Dear Barry,

Our home was built in 1970 and has a textured ceiling and paneled walls in the living room. We started to remove the paneling, which caused some of the ceiling texture to be scraped off. It then dawned on us that the ceiling texture might contain asbestos. We bought a mail-order test kit and sent the sample to an asbestos lab. The lab reported that the acoustic texture contains 5 percent asbestos. So now we must decide whether to pay an asbestos contractor $3,000 to remove the stuff or simply spray some paint over it. Since we may already have released asbestos into the air in our home, maybe we should go ahead with the expensive removal. What do you recommend? –Jeff

Dear Jeff,

The small amount of scraping that occurred at the ceiling edges when you removed the wall paneling is not likely to have created a significant health hazard in your home. Theoretically, some asbestos fibers may have been released. However, the type of asbestos commonly used in acoustic ceiling texture — chrysotile asbestos — is less likely to produce airborne fibers than other forms of asbestos. To determine whether asbestos contamination now exists in your home, you can hire a qualified asbestos consultant to take air samples from your home and submit them to an asbestos lab. If airborne asbestos is found, the amount of contamination is likely to be miniscule, and you can decide at that point whether to pay for professional cleanup of the interior.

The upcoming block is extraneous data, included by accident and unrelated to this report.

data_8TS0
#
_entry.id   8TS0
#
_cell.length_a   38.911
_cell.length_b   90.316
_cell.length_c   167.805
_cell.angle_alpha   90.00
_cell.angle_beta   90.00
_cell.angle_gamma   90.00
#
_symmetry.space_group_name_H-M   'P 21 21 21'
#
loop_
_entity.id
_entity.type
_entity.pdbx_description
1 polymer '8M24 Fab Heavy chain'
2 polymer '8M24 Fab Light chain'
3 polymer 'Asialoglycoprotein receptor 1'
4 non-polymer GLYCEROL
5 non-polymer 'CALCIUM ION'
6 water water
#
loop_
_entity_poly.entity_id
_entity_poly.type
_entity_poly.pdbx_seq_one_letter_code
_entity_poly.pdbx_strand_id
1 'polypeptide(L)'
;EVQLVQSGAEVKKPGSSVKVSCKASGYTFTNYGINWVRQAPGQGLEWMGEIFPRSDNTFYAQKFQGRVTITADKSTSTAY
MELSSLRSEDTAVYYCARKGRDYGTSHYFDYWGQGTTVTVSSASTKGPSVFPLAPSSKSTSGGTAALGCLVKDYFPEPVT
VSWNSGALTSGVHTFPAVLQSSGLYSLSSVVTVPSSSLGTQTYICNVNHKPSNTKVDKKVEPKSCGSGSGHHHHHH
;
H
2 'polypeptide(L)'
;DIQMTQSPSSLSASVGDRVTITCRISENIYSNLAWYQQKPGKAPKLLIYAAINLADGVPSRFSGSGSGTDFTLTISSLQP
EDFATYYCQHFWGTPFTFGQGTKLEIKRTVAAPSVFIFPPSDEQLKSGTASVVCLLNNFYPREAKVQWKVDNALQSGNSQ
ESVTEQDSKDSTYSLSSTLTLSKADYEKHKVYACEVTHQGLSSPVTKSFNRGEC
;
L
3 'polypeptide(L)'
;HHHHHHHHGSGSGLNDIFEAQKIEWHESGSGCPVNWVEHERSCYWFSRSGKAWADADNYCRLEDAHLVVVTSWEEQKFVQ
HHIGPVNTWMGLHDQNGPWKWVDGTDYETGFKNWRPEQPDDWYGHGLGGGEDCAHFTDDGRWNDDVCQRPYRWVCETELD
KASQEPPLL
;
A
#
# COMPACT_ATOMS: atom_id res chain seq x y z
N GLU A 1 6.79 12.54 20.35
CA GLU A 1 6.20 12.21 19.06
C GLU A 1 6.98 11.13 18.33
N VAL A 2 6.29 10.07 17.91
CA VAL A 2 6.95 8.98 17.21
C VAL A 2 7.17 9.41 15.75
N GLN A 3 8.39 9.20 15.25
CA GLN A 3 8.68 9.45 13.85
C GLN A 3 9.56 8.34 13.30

As for the acoustic texture that remains on your ceiling, spray paint is a common means of encapsulating it. Paint will saturate the texture material and bond the entire surface into a solid crust. Once painted, pieces of the material no longer break off easily when scraped or rubbed. Another common method of encapsulation is to install a second layer of drywall onto the ceiling, thereby sandwiching the acoustic texture between the old and new drywall layers. But this method can cause further release of asbestos fibers when the new drywall is being installed.

An important consideration when encapsulating asbestos texture with drywall is disclosure to future buyers of the home. Buyers would need to know that the ceiling contains asbestos, in case future remodeling should involve ceiling demolition.

Finally, it is important to weigh the actual risks of low-level exposure to asbestos. It should be noted that short-term, incidental exposures have never been proven to cause asbestos-related diseases. Documented cases of lung disease involving asbestos have involved professionals who were subject to large or prolonged exposures, such as those who mined, manufactured or installed asbestos materials.

If you still prefer to remove the ceiling texture in your living room, but want to avoid the high cost of removal, be aware that homeowners can legally remove asbestos materials from their own homes in most states. However, if you choose this approach, be sure to follow all of the EPA guidelines so that the removal will not result in air contamination. And be sure to hire a licensed asbestos abatement contractor for disposal of the material after it has been removed.

To write to Barry Stone, please visit him on the Web at


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